Another baby with Aspergers partner?(16 Posts)
I suspect DH of having aspergers, which only prominently came to light following DC1s birth. It's been a very difficult couple of years and we have had a lot to work through.
I would like another child, however I worry that DH will not be able to support another sickly pregnancy as empathy is not a strong point of his. Also, he would need to step up and take care of DC1 more should I become sickly during the pregnancy again. He can do it. But everything needs specific instructions and I know I'm likely to become frustrated and resentful if he can't step up and take some initiative.
DH would like another DC.
But I worry about DH being able to meet my emotional needs during and after the pregnancy. It may be that I will need to draw on more support from family members.
Or maybe another child is a bad idea?
Anyone have any experience of having a partner with Aspergers and found a way to manage emotive events without emotional support?
Why do you think he has AS? Is it because of a lack of emotional support? Often people with AS empathise too deeply, hence having to cut themselves off and appear unemotional, it's because the feelings are so incredibly overwhelming.
If he just needs help being organised, then write lists and add to them things like: If I'm being sick, or feeling sick, this is what you need to do.
Could ye afford paid help during pregnancy? I was very sick, dh had to work long hours so we can someone in to him.
If you want another child then you may have to accept none or limited support.Jist focus on the practical steps he can do, get you to hospital, have car parking change, brng you food.
Relationships with partners with undiagnosed AS have very high failure rates as you lose trust in a partners ability to be there for you.
Have you considered specific AS counselling, Maxine Aston is one of the well known counsellors.
What is your own understanding of AS?. Have you for instance read widely about autism generally?. What if you are barking up the wrong tree here altogether?
What is your relationship like with him day to day? Abusive men as well can ramp up the power and control soon after the birth of the first child and that is a known flashpoint for abusers.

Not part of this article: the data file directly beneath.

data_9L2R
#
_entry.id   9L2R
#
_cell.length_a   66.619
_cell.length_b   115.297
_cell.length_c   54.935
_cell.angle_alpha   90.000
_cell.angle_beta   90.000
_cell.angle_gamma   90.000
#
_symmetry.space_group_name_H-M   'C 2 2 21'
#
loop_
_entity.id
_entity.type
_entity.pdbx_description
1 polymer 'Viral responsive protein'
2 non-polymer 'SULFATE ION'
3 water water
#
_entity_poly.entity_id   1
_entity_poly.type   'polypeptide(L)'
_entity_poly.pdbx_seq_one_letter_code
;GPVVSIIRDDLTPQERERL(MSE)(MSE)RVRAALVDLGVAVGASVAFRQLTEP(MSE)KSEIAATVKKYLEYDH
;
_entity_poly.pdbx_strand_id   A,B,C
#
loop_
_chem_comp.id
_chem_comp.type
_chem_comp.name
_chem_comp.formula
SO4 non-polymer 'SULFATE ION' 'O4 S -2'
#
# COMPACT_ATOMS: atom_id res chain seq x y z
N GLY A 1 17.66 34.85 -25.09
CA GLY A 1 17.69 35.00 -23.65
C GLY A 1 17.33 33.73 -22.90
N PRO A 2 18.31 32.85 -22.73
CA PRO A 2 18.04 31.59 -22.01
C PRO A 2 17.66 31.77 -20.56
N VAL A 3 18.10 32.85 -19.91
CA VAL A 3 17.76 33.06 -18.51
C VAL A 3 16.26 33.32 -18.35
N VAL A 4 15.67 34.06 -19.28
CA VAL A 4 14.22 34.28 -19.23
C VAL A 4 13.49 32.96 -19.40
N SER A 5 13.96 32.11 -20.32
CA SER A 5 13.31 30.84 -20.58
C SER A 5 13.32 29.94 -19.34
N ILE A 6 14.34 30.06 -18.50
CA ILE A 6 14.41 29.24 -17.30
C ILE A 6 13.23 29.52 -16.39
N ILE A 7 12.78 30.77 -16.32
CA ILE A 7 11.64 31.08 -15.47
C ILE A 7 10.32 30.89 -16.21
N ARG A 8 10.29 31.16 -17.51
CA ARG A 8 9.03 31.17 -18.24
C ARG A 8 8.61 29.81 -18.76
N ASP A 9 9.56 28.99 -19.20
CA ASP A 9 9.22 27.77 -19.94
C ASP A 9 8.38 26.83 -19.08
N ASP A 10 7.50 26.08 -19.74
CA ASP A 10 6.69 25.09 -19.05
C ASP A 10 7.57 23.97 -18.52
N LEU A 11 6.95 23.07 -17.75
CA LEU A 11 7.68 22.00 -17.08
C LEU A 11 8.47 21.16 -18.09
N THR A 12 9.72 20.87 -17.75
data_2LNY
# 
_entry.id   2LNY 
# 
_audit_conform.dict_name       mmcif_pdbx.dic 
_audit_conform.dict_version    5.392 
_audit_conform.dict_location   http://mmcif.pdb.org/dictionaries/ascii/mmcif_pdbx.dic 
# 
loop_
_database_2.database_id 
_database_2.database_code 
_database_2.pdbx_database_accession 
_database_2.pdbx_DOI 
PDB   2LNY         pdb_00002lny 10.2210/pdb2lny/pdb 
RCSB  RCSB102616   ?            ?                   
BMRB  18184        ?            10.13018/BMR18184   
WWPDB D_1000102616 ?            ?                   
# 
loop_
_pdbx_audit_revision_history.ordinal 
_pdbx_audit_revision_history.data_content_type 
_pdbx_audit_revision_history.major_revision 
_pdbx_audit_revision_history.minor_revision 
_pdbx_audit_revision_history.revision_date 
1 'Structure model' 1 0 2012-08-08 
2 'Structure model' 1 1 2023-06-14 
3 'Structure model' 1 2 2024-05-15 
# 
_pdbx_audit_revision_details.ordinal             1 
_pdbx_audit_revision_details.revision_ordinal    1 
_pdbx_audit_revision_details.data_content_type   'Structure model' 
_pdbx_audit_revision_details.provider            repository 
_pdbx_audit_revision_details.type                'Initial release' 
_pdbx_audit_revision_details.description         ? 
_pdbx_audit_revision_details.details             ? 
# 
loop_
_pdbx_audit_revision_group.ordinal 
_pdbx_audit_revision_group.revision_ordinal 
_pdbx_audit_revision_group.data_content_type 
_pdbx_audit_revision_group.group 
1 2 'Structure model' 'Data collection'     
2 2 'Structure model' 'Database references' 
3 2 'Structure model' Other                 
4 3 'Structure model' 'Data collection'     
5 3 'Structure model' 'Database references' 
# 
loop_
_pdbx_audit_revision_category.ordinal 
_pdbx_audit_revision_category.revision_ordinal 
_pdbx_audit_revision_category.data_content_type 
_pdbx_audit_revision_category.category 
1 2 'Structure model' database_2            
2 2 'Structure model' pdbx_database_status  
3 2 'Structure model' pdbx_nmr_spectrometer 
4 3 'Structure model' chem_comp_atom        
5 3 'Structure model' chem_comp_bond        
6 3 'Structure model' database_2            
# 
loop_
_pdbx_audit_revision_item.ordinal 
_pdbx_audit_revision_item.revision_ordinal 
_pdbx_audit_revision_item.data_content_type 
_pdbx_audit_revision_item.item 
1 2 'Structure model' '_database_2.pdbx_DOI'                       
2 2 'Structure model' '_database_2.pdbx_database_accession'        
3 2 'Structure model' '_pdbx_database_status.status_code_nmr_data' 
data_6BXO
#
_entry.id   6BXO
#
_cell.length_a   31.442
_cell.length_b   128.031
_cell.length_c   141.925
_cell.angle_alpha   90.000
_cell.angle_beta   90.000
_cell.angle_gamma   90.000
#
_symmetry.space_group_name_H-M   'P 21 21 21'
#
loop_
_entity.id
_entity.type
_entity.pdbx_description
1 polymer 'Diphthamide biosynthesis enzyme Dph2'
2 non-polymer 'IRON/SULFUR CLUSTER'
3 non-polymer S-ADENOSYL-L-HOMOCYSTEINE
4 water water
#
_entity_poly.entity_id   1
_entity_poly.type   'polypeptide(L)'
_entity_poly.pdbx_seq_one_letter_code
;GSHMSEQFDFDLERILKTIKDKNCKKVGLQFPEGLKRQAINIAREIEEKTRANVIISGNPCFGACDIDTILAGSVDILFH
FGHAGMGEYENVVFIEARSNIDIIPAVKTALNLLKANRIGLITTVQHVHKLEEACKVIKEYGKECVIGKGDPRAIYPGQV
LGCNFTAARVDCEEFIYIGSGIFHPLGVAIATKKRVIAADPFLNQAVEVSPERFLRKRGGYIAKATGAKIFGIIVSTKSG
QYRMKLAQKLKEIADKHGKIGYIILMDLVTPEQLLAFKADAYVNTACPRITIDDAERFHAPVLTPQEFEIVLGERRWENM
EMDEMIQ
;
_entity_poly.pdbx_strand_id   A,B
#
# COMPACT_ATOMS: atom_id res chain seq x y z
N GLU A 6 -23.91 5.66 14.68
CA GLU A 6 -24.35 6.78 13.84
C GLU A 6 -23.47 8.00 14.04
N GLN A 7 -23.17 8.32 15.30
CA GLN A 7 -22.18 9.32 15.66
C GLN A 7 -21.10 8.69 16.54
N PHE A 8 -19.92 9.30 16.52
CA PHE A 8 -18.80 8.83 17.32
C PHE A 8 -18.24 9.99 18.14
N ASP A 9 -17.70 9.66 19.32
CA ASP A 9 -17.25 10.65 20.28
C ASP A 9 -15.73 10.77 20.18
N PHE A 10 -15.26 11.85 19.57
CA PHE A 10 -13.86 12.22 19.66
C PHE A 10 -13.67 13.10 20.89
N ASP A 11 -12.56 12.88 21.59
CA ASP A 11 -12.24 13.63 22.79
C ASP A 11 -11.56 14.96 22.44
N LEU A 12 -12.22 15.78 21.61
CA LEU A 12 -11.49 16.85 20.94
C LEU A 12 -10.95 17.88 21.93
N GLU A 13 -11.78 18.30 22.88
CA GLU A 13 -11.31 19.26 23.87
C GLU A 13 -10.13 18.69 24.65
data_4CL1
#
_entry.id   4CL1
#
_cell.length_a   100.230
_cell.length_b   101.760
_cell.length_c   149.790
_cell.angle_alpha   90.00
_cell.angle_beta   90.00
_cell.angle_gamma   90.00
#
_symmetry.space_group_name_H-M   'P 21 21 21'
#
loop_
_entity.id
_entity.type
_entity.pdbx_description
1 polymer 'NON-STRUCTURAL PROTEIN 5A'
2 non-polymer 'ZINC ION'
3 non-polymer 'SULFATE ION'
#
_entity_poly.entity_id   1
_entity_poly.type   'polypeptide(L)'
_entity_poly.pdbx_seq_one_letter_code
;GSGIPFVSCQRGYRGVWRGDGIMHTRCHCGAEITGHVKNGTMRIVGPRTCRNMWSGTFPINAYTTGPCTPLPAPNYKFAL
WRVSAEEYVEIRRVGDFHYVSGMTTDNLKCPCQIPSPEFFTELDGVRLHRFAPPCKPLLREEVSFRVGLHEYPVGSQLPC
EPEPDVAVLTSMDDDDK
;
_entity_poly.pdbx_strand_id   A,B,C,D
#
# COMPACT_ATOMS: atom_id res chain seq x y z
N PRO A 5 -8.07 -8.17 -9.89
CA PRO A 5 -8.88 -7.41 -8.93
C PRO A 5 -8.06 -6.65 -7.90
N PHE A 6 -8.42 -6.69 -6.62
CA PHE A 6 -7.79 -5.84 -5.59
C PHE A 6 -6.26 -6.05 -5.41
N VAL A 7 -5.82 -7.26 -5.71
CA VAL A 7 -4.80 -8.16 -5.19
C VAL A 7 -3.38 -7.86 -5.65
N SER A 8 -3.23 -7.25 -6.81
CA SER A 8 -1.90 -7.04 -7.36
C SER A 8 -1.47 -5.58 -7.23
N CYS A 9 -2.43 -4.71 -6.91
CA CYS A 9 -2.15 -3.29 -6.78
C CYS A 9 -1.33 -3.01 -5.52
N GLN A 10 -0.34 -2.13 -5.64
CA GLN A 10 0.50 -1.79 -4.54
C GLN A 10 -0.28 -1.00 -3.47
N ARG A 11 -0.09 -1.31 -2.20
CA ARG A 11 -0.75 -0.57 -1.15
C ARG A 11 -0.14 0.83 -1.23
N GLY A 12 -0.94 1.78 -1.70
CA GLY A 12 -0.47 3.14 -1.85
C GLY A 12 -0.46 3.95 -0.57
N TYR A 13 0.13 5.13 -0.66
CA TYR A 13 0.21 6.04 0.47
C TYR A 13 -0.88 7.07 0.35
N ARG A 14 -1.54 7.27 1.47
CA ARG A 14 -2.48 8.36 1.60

I would not bring another child into this unless you both manage to sort out the problems within it.
How does your H get along with family, friends and work colleagues?
I did, although I didn't know about the AS at the time so perhaps I didn't notice as much. It was just a bit lonely. I think I just got on with it though (high risk pregnancy and all) and XP had to look after DC1 while I was in hospital. Lists and precise instructions are your friend. Support from outside the immediate family is also a help.
I'd go for it because I think it helps my DC to have each other. (One has ASD, one doesn't.)
There were difficulties later when the DC got a bit older and started developing their own opinions and personalities as XP didn't appreciate that they might want to do things which he didn't. Suddenly he was living with a lot of people and that made him withdraw. It wouldn't have been any better with just one though.
what makes you think he has AS? you say you suspect it. are you medically trained and able to diagnose such condition? do you actually know anything about AS other than the stereotypes that get trotted out about it?
nothing in your OP screams AS at me
It's funny how it manifests itself differently I know, but my brother is AS and is incredibly caring when people are ill (nicer than me!)
Are you sure it is as?
OP - your post suggests AS to me (from personal experience), although it might not be.
Have you and DH thought of getting a diagnosis?
My DP probably has Aspergers (undiagnosed officially but three psychologists agree and after he read about it he recognised himself and his adolescence very clearly - sadly). I recognised his traits and certainly we are a stereotypical Aspergers and non-Aspergers couple..going through divorce as a result.